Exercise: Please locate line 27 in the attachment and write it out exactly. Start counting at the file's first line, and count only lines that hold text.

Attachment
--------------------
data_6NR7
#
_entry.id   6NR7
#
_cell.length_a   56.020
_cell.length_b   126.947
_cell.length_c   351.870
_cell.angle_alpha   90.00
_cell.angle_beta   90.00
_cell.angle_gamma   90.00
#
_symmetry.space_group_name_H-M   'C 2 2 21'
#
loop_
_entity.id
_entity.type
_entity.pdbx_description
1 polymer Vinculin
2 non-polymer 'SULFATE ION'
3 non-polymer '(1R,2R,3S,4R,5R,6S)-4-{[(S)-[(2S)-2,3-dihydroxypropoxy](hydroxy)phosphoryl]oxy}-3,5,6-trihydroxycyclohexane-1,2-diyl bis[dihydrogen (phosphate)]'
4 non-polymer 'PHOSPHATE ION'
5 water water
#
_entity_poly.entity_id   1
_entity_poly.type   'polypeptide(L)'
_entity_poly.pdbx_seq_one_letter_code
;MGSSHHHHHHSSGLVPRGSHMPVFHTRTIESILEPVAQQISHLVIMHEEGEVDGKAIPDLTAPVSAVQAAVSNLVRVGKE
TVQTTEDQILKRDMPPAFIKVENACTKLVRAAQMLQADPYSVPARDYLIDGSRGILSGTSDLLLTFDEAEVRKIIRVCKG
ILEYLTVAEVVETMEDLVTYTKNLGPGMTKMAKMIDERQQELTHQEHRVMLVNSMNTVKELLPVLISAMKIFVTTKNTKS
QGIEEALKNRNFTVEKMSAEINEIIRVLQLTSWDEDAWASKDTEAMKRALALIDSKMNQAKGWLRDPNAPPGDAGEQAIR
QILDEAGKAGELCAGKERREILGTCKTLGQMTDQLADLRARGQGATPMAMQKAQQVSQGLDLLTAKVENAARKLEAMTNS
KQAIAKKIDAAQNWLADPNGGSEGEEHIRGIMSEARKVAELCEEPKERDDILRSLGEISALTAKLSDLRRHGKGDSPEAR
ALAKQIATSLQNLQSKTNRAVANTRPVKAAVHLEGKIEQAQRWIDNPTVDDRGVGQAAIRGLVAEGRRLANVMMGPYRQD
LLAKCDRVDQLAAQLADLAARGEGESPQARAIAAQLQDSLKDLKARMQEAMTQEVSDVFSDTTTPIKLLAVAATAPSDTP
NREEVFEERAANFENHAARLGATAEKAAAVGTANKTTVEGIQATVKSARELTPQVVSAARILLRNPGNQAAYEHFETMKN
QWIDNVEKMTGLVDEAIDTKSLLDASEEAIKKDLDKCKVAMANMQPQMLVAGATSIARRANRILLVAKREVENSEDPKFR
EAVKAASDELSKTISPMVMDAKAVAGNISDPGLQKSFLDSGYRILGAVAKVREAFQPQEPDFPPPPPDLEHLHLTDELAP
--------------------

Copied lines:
;MGSSHHHHHHSSGLVPRGSHMPVFHTRTIESILEPVAQQISHLVIMHEEGEVDGKAIPDLTAPVSAVQAAVSNLVRVGKE